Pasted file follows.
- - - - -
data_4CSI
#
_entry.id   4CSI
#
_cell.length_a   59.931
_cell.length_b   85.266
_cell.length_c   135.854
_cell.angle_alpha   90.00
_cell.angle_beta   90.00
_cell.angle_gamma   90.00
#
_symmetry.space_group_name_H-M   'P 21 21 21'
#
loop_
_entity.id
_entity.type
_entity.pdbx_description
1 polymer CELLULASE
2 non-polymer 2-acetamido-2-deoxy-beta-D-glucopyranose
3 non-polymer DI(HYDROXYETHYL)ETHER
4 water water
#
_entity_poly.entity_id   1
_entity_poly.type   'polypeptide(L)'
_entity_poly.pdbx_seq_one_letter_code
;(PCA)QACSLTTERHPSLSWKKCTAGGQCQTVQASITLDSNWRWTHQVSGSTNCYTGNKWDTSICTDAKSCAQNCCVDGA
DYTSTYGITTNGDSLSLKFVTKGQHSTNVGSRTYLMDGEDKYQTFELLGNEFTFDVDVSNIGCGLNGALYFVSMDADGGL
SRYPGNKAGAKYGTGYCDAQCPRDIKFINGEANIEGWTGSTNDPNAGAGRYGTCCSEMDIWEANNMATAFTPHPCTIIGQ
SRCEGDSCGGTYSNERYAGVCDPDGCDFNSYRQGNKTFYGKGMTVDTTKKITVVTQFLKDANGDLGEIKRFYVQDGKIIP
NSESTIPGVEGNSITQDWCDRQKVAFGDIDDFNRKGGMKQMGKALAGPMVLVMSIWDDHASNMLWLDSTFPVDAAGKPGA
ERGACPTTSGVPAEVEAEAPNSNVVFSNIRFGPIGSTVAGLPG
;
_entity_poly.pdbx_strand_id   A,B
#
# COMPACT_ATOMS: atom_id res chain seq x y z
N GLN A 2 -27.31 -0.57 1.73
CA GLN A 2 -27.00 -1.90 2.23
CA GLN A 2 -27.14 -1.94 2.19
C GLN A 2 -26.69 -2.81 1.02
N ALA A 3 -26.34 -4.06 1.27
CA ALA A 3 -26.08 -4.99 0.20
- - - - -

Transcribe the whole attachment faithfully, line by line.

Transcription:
data_4CSI
#
_entry.id   4CSI
#
_cell.length_a   59.931
_cell.length_b   85.266
_cell.length_c   135.854
_cell.angle_alpha   90.00
_cell.angle_beta   90.00
_cell.angle_gamma   90.00
#
_symmetry.space_group_name_H-M   'P 21 21 21'
#
loop_
_entity.id
_entity.type
_entity.pdbx_description
1 polymer CELLULASE
2 non-polymer 2-acetamido-2-deoxy-beta-D-glucopyranose
3 non-polymer DI(HYDROXYETHYL)ETHER
4 water water
#
_entity_poly.entity_id   1
_entity_poly.type   'polypeptide(L)'
_entity_poly.pdbx_seq_one_letter_code
;(PCA)QACSLTTERHPSLSWKKCTAGGQCQTVQASITLDSNWRWTHQVSGSTNCYTGNKWDTSICTDAKSCAQNCCVDGA
DYTSTYGITTNGDSLSLKFVTKGQHSTNVGSRTYLMDGEDKYQTFELLGNEFTFDVDVSNIGCGLNGALYFVSMDADGGL
SRYPGNKAGAKYGTGYCDAQCPRDIKFINGEANIEGWTGSTNDPNAGAGRYGTCCSEMDIWEANNMATAFTPHPCTIIGQ
SRCEGDSCGGTYSNERYAGVCDPDGCDFNSYRQGNKTFYGKGMTVDTTKKITVVTQFLKDANGDLGEIKRFYVQDGKIIP
NSESTIPGVEGNSITQDWCDRQKVAFGDIDDFNRKGGMKQMGKALAGPMVLVMSIWDDHASNMLWLDSTFPVDAAGKPGA
ERGACPTTSGVPAEVEAEAPNSNVVFSNIRFGPIGSTVAGLPG
;
_entity_poly.pdbx_strand_id   A,B
#
# COMPACT_ATOMS: atom_id res chain seq x y z
N GLN A 2 -27.31 -0.57 1.73
CA GLN A 2 -27.00 -1.90 2.23
CA GLN A 2 -27.14 -1.94 2.19
C GLN A 2 -26.69 -2.81 1.02
N ALA A 3 -26.34 -4.06 1.27
CA ALA A 3 -26.08 -4.99 0.20